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Jakarta Post

What you need to know about Indonesia’s newest COVID-19 restrictions

  • Dyaning Pangestika
    Dyaning Pangestika

    The Jakarta Post

Jakarta   /   Thu, January 14, 2021   /   11:37 am
What you need to know about Indonesia’s newest COVID-19 restrictions Tenacious travel: Passengers walk outside the Pasar Senen railway station in Central Jakarta on Jan. 5 after arriving on the Bengawan train, which starts at Purwosari station in Surakarta, Central Java. Although the holiday season is over, many passengers are still coming to and leaving from Jakarta. (JP/P.J.Leo)

As Indonesia continues to see a spike in COVID-19 cases placing its healthcare system in dire straits, the central government has introduced new measures to restrict activities in hopes of slowing transmission rates.

The new measures, dubbed the enforcement of public activity restrictions (PPKM), are part of a ministerial order for a number of regional administrations in Java and Bali in response to the emergence of a new COVID-19 variant.

Under Home Ministerial Instruction No. 1/2021, and later strengthened by a circular from the national COVID-19 task force chief, most of Java and Bali are expected to enforce these new mobility curbs from Jan. 11 to 25.

However, the new term has caused confusion in the public sphere, especially in terms of how these new measures differ from the large-scale social restrictions (PSBB) that have been used extensively throughout the nation.

The Jakarta Post has compiled a list of key points from the new policy:

1. New curbs are implemented only in regions that meet certain criteria

National COVID-19 response and economic recovery committee chairman Airlangga Hartarto has said that the new measures would only be implemented in regions that meet one of four requirements issued by the government.

These criteria are a death rate that exceeds the national average of 3 percent, a recovery rate that is below 82 percent, active COVID-19 cases surpassing the national average of 14 percent and a hospital bed occupancy rate of more than 70 percent.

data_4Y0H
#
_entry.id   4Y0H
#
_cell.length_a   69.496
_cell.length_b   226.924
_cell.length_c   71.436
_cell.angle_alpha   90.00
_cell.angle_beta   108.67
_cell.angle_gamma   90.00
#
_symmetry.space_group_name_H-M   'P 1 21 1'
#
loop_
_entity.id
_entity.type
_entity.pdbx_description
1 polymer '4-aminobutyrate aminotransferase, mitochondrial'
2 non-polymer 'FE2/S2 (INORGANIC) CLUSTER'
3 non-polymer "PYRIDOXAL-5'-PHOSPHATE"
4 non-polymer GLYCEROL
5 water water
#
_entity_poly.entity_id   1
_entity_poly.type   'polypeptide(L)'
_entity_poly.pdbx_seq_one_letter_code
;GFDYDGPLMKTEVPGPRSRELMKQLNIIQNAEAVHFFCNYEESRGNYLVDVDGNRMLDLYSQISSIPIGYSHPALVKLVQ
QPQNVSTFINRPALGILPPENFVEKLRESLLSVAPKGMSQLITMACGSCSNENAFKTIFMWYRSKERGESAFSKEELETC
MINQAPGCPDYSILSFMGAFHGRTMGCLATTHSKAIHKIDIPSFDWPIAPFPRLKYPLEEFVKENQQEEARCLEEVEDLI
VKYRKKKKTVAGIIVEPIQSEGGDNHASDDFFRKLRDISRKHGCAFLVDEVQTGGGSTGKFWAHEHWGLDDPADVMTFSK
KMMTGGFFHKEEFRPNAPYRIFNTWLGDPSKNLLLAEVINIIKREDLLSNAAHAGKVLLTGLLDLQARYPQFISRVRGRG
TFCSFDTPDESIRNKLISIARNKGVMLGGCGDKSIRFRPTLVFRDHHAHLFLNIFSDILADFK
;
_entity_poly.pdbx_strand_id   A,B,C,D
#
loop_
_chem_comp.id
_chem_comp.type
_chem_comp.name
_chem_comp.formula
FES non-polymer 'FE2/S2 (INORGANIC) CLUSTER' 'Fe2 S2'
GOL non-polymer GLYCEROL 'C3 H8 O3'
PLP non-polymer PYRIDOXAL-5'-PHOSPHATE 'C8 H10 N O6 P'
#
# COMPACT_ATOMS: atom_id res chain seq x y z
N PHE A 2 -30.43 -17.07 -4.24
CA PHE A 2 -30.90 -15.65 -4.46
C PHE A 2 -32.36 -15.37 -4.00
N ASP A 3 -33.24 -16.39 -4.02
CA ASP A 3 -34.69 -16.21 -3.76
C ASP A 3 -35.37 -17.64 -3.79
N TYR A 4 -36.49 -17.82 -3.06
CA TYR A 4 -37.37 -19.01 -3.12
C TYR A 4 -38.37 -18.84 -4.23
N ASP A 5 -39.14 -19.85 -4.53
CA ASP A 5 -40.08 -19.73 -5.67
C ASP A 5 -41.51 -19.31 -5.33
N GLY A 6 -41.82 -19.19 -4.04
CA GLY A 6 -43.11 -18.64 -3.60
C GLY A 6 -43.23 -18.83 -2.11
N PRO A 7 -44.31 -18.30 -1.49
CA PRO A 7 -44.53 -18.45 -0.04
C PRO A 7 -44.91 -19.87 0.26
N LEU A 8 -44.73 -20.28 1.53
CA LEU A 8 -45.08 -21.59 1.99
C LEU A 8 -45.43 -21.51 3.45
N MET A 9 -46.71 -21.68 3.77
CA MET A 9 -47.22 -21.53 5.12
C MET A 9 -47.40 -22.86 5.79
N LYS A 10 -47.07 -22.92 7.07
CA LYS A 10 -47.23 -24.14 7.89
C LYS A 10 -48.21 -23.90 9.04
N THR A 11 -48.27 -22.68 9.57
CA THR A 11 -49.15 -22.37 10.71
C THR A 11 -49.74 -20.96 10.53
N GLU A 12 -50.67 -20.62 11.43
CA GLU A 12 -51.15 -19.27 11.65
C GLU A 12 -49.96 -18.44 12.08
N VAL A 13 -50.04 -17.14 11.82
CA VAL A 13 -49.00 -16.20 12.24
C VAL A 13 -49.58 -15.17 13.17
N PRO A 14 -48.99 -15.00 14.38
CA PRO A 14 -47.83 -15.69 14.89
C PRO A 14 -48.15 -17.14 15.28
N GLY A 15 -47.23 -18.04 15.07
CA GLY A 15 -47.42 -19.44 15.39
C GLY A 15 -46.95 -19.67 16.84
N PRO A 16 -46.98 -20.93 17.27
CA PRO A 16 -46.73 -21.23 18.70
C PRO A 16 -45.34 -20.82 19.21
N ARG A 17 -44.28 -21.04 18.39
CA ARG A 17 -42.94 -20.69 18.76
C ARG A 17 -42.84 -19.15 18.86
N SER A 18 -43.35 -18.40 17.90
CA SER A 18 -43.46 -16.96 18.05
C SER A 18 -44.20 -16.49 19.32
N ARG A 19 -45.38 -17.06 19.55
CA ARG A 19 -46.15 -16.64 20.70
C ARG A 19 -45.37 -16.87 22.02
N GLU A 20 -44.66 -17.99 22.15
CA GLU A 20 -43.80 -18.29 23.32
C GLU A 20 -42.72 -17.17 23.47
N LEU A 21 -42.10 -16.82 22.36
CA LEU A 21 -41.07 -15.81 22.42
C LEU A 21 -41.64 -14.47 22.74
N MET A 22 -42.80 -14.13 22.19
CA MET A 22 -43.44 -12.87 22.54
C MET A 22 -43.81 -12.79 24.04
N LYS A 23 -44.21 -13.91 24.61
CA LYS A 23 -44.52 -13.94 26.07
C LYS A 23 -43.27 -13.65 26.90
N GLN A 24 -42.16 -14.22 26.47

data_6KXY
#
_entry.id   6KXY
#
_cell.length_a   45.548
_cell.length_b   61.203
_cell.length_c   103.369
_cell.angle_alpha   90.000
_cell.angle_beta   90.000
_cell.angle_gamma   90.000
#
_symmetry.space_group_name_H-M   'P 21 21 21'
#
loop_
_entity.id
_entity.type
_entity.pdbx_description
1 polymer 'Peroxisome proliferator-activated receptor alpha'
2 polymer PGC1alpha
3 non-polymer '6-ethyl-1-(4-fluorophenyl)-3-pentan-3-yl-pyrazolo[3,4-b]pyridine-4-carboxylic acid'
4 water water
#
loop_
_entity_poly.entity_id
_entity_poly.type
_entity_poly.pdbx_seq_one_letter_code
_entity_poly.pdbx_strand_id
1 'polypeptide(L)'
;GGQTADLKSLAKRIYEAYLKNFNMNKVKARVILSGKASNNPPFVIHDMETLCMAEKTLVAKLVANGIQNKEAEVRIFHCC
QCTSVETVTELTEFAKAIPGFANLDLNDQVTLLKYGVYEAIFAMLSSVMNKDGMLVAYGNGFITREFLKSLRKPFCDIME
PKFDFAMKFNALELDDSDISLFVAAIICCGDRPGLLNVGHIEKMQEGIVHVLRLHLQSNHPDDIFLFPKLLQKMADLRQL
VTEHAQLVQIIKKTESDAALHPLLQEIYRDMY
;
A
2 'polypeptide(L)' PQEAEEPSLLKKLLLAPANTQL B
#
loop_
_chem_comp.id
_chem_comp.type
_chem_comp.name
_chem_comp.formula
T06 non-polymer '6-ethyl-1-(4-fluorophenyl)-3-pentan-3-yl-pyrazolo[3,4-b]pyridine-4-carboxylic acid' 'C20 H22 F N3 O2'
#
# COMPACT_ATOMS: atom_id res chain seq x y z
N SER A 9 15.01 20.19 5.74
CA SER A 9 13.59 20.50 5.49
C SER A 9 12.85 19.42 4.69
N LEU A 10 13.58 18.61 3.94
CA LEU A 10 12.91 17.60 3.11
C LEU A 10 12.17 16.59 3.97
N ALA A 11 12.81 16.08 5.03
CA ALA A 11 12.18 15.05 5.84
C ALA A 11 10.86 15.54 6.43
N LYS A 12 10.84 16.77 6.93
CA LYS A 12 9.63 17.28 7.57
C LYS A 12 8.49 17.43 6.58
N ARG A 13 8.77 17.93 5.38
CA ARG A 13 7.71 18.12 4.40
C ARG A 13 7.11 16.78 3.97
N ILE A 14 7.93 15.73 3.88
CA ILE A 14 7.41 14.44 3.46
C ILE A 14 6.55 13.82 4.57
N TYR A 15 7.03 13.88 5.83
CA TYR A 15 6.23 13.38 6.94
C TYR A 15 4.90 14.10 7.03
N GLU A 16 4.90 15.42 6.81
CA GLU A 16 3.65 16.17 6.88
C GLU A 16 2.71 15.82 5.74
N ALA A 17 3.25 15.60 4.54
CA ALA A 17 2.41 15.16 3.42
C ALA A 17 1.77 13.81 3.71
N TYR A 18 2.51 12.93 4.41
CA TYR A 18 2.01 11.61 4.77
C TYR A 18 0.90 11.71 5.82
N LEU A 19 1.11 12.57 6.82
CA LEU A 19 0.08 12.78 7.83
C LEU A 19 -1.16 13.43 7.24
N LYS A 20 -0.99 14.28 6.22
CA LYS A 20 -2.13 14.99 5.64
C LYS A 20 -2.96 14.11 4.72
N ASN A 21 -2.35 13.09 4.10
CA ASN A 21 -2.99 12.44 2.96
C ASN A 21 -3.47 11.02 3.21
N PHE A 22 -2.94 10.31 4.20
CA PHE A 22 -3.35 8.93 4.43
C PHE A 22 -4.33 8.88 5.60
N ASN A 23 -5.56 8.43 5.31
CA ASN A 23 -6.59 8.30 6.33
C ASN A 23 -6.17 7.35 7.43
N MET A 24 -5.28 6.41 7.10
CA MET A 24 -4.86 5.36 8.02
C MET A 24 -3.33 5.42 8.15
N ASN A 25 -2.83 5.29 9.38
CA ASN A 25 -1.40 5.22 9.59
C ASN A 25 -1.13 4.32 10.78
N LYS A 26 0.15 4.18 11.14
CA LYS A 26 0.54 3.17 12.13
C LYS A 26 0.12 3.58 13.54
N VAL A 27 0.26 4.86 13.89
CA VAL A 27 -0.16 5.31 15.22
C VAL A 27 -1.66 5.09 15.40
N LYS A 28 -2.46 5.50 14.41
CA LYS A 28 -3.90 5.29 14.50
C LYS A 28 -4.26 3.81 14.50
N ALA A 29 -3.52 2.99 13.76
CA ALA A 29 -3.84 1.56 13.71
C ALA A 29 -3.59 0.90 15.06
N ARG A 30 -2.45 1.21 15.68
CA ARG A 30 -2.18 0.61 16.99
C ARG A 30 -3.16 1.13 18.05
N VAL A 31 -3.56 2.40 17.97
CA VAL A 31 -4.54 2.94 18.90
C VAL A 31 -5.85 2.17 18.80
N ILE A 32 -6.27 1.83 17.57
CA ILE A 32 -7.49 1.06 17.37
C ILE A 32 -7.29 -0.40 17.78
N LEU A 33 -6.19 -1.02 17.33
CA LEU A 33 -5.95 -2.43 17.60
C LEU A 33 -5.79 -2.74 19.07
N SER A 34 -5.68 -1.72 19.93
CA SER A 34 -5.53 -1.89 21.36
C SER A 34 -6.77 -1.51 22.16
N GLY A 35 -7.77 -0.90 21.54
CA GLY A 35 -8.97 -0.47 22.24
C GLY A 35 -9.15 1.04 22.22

2. PPKM is not the same as PSBB

While at first glance these new curbs look similar to those that fall under large-scale social restrictions, there are marked differences between the two.

In the case of the PPKM, the responsibility of enforcing curbs falls on regional leaders. Meanwhile, under the PSBB regime, regional leaders must submit a proposal to the Health Ministry, which can then give the approval to enforce large-scale restrictions upon fulfilling the set criteria.

The former is an order, while the latter is a decision that is left up to regional administrations to act on.

In terms of legal standing, the PPKM refers back to the home minister’s instruction, while the PSBB is issued by the Health Ministry as a ministerial regulation to speed up COVID-19 response efforts.

Read also: Case spike leads to curbs in Java, Bali

3. Access to public places is restricted

Under the PPKM policy, companies in badly affected areas are required to limit the number of people working at the office to 25 percent of the maximum capacity.

Schools have also been asked to continue with online distance learning methods, while shopping malls are required to close by 7 p.m.

Furthermore, restaurants are only allowed to serve dine-in customers at 25 percent of the total venue capacity and places of worship are instructed to reduce visitor capacity to 50 percent.

Meanwhile, essential sectors are still allowed to fully operate, albeit under strict health protocols.

These curbs are to an extent looser than the requirements under the PSBB policy.

4. Stricter protocols for individuals traveling domestically

The national COVID-19 task force has issued a new policy for individuals traveling to and from Java and Bali.

Travelers who use public transportation are required to produce a negative rapid test result prior to their departure, while those who travel using a personal vehicle are only requested to perform a rapid test. Children aged 12 and under are exempted.

Additionally, those who travel by land are subject to random rapid tests at task force checkpoints throughout affected regions. All travelers are also required to fill out electronic Health Access Cards (e-HAC).